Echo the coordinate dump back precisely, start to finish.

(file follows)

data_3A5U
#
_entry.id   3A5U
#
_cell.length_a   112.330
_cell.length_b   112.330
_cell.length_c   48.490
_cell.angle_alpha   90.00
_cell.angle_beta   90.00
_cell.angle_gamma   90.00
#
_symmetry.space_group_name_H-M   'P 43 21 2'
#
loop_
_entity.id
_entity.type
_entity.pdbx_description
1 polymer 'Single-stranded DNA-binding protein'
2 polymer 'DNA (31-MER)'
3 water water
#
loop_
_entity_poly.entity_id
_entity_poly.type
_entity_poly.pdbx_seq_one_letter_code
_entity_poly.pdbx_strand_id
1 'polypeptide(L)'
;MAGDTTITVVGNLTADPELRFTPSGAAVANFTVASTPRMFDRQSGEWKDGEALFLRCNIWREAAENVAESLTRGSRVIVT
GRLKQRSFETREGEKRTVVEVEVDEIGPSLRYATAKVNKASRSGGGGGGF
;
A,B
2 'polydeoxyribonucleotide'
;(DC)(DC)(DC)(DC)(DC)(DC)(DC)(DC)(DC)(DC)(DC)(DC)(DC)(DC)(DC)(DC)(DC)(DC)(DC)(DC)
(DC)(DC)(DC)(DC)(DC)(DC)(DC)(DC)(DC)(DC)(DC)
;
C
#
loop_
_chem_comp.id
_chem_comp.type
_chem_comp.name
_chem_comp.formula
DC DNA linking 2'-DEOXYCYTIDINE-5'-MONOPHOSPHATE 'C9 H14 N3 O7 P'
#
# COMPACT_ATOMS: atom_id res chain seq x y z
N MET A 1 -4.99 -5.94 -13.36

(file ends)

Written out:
data_3A5U
#
_entry.id   3A5U
#
_cell.length_a   112.330
_cell.length_b   112.330
_cell.length_c   48.490
_cell.angle_alpha   90.00
_cell.angle_beta   90.00
_cell.angle_gamma   90.00
#
_symmetry.space_group_name_H-M   'P 43 21 2'
#
loop_
_entity.id
_entity.type
_entity.pdbx_description
1 polymer 'Single-stranded DNA-binding protein'
2 polymer 'DNA (31-MER)'
3 water water
#
loop_
_entity_poly.entity_id
_entity_poly.type
_entity_poly.pdbx_seq_one_letter_code
_entity_poly.pdbx_strand_id
1 'polypeptide(L)'
;MAGDTTITVVGNLTADPELRFTPSGAAVANFTVASTPRMFDRQSGEWKDGEALFLRCNIWREAAENVAESLTRGSRVIVT
GRLKQRSFETREGEKRTVVEVEVDEIGPSLRYATAKVNKASRSGGGGGGF
;
A,B
2 'polydeoxyribonucleotide'
;(DC)(DC)(DC)(DC)(DC)(DC)(DC)(DC)(DC)(DC)(DC)(DC)(DC)(DC)(DC)(DC)(DC)(DC)(DC)(DC)
(DC)(DC)(DC)(DC)(DC)(DC)(DC)(DC)(DC)(DC)(DC)
;
C
#
loop_
_chem_comp.id
_chem_comp.type
_chem_comp.name
_chem_comp.formula
DC DNA linking 2'-DEOXYCYTIDINE-5'-MONOPHOSPHATE 'C9 H14 N3 O7 P'
#
# COMPACT_ATOMS: atom_id res chain seq x y z
N MET A 1 -4.99 -5.94 -13.36